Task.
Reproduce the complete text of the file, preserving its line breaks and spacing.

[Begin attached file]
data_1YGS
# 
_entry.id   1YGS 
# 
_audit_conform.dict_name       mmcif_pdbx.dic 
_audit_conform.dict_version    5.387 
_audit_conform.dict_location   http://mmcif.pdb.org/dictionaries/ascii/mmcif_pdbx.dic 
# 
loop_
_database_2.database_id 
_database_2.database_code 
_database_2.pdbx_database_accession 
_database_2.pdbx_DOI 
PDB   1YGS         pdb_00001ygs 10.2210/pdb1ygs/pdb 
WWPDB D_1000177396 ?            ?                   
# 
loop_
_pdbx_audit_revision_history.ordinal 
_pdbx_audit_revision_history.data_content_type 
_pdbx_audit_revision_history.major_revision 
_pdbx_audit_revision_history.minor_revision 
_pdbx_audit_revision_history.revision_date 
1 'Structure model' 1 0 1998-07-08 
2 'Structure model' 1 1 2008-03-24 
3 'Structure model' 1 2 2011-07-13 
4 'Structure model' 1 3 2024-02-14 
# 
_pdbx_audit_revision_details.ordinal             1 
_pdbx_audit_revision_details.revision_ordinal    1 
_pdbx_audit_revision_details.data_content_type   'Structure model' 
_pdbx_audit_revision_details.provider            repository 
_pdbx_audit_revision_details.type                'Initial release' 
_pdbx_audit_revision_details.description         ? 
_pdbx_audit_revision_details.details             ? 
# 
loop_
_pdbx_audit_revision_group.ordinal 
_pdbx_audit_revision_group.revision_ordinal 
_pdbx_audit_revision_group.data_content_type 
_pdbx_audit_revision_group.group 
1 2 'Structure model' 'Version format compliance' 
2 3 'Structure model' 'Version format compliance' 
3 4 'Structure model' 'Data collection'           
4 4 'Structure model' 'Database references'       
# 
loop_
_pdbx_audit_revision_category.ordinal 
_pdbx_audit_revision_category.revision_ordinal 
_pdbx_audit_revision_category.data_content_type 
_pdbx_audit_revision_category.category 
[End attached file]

data_1YGS
# 
_entry.id   1YGS 
# 
_audit_conform.dict_name       mmcif_pdbx.dic 
_audit_conform.dict_version    5.387 
_audit_conform.dict_location   http://mmcif.pdb.org/dictionaries/ascii/mmcif_pdbx.dic 
# 
loop_
_database_2.database_id 
_database_2.database_code 
_database_2.pdbx_database_accession 
_database_2.pdbx_DOI 
PDB   1YGS         pdb_00001ygs 10.2210/pdb1ygs/pdb 
WWPDB D_1000177396 ?            ?                   
# 
loop_
_pdbx_audit_revision_history.ordinal 
_pdbx_audit_revision_history.data_content_type 
_pdbx_audit_revision_history.major_revision 
_pdbx_audit_revision_history.minor_revision 
_pdbx_audit_revision_history.revision_date 
1 'Structure model' 1 0 1998-07-08 
2 'Structure model' 1 1 2008-03-24 
3 'Structure model' 1 2 2011-07-13 
4 'Structure model' 1 3 2024-02-14 
# 
_pdbx_audit_revision_details.ordinal             1 
_pdbx_audit_revision_details.revision_ordinal    1 
_pdbx_audit_revision_details.data_content_type   'Structure model' 
_pdbx_audit_revision_details.provider            repository 
_pdbx_audit_revision_details.type                'Initial release' 
_pdbx_audit_revision_details.description         ? 
_pdbx_audit_revision_details.details             ? 
# 
loop_
_pdbx_audit_revision_group.ordinal 
_pdbx_audit_revision_group.revision_ordinal 
_pdbx_audit_revision_group.data_content_type 
_pdbx_audit_revision_group.group 
1 2 'Structure model' 'Version format compliance' 
2 3 'Structure model' 'Version format compliance' 
3 4 'Structure model' 'Data collection'           
4 4 'Structure model' 'Database references'       
# 
loop_
_pdbx_audit_revision_category.ordinal 
_pdbx_audit_revision_category.revision_ordinal 
_pdbx_audit_revision_category.data_content_type 
_pdbx_audit_revision_category.category 